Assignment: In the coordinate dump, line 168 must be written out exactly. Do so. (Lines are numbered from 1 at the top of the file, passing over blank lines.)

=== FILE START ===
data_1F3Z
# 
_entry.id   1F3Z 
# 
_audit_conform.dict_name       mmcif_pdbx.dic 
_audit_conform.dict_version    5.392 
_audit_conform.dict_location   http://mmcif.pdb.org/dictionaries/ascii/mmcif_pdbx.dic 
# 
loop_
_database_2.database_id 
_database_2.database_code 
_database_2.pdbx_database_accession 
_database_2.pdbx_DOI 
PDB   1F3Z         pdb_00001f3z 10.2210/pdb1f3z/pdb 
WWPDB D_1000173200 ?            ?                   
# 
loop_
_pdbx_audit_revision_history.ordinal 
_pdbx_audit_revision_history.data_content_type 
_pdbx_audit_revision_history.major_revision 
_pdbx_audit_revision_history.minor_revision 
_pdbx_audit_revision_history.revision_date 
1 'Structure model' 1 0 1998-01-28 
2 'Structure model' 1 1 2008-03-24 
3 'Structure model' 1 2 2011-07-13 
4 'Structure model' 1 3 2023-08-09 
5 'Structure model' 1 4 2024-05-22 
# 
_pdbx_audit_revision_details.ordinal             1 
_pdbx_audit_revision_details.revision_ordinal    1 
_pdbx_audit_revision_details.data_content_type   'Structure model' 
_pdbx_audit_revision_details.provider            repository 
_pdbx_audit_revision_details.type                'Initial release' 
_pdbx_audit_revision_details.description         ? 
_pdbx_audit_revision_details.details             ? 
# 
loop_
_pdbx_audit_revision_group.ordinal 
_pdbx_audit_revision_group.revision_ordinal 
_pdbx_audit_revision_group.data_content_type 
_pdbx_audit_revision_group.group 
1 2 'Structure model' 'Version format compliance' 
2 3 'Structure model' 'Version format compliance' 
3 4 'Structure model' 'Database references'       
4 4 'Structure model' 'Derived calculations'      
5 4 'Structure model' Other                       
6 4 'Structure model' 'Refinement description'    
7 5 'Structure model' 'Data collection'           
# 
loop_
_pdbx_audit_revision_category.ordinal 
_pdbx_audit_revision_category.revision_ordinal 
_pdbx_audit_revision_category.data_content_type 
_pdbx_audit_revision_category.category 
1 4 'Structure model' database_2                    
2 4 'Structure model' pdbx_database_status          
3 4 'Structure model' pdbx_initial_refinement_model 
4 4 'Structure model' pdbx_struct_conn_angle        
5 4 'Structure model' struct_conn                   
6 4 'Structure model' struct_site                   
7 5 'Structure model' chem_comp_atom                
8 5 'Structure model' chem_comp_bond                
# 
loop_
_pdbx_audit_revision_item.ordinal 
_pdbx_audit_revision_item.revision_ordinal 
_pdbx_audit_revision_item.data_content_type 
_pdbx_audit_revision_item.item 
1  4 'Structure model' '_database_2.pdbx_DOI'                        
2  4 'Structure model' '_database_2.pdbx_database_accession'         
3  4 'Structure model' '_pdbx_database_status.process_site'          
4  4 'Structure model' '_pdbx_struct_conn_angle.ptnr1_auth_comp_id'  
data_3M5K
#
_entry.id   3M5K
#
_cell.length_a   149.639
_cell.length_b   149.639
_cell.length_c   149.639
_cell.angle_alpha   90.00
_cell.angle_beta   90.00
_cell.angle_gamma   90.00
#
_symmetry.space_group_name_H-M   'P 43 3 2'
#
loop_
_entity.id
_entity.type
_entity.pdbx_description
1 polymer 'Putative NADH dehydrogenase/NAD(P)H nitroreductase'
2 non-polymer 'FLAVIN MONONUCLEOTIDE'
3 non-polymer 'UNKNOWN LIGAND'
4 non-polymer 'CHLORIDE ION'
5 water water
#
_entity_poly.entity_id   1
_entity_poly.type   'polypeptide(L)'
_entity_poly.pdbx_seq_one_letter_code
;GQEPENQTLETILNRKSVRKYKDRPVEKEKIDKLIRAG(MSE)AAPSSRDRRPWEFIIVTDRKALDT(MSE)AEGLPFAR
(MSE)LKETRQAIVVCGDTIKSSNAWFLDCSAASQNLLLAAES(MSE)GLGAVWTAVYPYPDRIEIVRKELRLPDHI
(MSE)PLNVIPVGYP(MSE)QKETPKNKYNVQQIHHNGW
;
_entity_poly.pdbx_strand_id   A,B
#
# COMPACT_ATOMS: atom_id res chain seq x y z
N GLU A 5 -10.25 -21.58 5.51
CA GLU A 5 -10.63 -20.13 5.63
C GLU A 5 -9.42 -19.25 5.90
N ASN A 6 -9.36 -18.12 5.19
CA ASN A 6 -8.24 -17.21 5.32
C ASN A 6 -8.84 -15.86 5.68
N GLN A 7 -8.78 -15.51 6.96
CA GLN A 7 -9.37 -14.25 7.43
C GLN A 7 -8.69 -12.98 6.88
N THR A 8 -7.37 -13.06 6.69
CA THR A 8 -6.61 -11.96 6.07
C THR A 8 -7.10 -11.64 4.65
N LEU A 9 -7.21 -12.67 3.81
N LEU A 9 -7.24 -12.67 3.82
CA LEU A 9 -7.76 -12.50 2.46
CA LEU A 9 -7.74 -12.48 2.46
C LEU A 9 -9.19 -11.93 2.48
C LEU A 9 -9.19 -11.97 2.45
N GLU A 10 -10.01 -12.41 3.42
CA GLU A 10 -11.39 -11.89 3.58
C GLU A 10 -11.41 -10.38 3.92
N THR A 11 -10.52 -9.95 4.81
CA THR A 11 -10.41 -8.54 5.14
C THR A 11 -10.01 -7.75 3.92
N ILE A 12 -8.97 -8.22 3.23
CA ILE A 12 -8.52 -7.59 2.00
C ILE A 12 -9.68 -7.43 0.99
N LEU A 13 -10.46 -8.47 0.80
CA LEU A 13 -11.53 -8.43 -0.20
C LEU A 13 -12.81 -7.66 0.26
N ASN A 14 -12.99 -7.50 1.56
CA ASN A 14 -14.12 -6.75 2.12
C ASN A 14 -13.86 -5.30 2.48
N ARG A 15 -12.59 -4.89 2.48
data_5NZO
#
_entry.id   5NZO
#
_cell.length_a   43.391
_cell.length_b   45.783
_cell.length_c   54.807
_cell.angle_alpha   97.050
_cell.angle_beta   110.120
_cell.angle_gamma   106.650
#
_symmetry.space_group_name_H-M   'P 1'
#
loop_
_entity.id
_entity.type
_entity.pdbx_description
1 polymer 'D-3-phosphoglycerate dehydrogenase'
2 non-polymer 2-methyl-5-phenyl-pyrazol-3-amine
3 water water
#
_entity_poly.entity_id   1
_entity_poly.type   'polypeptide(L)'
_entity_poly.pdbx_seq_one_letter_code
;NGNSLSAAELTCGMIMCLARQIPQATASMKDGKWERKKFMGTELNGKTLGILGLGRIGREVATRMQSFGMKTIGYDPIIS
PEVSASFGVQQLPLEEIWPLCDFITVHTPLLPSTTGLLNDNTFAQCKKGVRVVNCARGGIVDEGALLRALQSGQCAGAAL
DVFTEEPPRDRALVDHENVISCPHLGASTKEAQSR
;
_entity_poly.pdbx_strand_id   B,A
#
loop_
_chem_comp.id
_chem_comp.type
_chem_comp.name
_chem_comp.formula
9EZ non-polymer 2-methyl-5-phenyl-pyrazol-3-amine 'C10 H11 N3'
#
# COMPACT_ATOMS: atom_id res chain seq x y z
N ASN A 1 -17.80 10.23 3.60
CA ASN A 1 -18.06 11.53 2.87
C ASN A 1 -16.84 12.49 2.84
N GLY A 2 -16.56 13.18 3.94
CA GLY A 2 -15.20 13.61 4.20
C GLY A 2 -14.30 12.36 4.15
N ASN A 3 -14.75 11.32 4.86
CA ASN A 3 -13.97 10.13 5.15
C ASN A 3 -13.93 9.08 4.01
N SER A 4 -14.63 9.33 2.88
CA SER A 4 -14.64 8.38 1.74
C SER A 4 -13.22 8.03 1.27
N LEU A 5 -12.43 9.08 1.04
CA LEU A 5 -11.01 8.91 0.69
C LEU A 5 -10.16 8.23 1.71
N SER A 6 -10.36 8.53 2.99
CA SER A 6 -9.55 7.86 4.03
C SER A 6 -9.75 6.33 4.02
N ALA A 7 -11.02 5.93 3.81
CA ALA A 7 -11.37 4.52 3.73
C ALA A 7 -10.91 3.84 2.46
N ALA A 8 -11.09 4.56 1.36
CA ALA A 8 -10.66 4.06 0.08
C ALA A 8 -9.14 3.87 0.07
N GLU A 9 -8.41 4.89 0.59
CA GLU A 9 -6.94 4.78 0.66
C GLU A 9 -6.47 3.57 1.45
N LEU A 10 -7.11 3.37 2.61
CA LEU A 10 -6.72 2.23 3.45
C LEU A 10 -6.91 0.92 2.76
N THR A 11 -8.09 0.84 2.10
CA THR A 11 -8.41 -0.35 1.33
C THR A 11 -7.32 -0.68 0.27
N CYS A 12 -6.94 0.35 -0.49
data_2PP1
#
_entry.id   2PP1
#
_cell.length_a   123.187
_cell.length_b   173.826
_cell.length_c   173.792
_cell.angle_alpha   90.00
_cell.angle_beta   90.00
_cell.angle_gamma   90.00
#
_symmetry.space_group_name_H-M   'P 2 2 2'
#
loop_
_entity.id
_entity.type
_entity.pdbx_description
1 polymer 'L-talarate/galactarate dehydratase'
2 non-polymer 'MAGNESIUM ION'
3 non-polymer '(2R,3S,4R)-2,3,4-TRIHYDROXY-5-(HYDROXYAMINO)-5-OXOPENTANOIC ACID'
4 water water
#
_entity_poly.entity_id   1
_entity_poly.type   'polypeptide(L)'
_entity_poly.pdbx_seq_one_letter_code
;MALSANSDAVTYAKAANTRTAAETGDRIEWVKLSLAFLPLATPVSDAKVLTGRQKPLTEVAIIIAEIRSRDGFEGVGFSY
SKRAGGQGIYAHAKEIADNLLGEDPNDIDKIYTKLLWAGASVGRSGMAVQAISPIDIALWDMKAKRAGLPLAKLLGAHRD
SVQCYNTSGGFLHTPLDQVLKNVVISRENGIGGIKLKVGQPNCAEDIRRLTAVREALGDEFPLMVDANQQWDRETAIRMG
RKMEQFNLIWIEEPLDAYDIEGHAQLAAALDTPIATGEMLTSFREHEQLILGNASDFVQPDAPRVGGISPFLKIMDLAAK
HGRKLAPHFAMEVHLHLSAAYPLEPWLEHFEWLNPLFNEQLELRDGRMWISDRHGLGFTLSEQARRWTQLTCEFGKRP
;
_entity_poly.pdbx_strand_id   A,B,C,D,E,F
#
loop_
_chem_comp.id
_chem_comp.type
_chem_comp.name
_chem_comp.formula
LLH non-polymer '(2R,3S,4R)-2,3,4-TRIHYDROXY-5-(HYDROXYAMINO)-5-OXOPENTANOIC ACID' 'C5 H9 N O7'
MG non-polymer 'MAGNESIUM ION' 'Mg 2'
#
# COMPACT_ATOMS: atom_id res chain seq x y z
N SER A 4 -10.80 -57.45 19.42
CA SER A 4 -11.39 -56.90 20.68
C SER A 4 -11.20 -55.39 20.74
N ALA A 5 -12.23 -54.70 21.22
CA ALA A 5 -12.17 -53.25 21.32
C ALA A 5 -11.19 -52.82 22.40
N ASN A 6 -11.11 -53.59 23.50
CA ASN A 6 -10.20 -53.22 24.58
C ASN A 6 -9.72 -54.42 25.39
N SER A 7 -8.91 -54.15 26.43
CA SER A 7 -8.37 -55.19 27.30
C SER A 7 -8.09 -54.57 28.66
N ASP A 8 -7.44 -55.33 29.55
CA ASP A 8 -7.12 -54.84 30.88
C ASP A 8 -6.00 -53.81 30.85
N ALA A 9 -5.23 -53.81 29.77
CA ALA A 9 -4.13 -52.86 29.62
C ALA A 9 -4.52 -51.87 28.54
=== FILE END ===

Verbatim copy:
_entity_poly.pdbx_strand_id   B,A